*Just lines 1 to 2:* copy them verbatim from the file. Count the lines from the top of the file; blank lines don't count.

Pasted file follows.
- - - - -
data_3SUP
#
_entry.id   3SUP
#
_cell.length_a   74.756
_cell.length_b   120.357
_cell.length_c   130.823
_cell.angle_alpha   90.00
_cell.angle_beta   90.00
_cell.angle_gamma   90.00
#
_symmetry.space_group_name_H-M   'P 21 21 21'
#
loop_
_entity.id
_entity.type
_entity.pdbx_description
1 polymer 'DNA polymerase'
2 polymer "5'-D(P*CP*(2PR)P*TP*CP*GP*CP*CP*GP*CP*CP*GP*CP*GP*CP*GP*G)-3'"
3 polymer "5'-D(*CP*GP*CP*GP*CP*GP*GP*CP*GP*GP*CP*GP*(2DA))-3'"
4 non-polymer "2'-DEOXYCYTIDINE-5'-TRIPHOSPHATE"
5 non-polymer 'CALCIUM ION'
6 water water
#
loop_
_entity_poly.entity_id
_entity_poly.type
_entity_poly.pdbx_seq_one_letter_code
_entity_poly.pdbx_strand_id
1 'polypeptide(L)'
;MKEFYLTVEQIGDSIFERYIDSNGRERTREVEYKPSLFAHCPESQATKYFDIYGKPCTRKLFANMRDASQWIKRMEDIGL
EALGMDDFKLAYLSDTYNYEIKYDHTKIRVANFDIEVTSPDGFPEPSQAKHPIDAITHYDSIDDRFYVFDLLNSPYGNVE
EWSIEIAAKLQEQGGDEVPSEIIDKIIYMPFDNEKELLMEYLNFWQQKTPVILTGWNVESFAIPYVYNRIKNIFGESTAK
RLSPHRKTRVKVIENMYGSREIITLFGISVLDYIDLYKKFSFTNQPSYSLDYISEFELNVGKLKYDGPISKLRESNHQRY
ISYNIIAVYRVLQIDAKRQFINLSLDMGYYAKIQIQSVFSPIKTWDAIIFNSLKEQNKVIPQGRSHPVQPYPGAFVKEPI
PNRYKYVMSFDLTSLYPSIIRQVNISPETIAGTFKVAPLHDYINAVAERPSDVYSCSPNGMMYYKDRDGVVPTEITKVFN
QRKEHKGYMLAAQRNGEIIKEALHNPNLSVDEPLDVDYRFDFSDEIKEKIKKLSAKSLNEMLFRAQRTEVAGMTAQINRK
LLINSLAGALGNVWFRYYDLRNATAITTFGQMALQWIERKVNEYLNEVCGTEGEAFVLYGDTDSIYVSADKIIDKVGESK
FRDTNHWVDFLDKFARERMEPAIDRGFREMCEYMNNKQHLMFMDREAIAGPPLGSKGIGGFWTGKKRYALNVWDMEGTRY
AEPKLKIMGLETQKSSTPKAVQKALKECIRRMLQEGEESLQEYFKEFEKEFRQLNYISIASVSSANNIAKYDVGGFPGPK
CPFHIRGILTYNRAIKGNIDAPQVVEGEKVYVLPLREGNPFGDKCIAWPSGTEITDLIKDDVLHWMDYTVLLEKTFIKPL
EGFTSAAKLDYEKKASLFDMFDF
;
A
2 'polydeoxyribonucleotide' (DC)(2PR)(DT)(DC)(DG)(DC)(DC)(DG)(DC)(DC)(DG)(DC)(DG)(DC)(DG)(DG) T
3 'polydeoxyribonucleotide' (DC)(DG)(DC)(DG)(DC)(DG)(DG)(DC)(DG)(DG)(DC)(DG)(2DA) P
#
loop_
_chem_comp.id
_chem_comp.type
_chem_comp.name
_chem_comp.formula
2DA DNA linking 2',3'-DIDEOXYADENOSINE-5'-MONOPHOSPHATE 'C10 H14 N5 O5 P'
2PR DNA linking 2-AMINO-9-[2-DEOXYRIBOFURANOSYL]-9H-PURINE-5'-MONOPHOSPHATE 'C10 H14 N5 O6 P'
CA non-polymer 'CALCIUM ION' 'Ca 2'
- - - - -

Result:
data_3SUP
#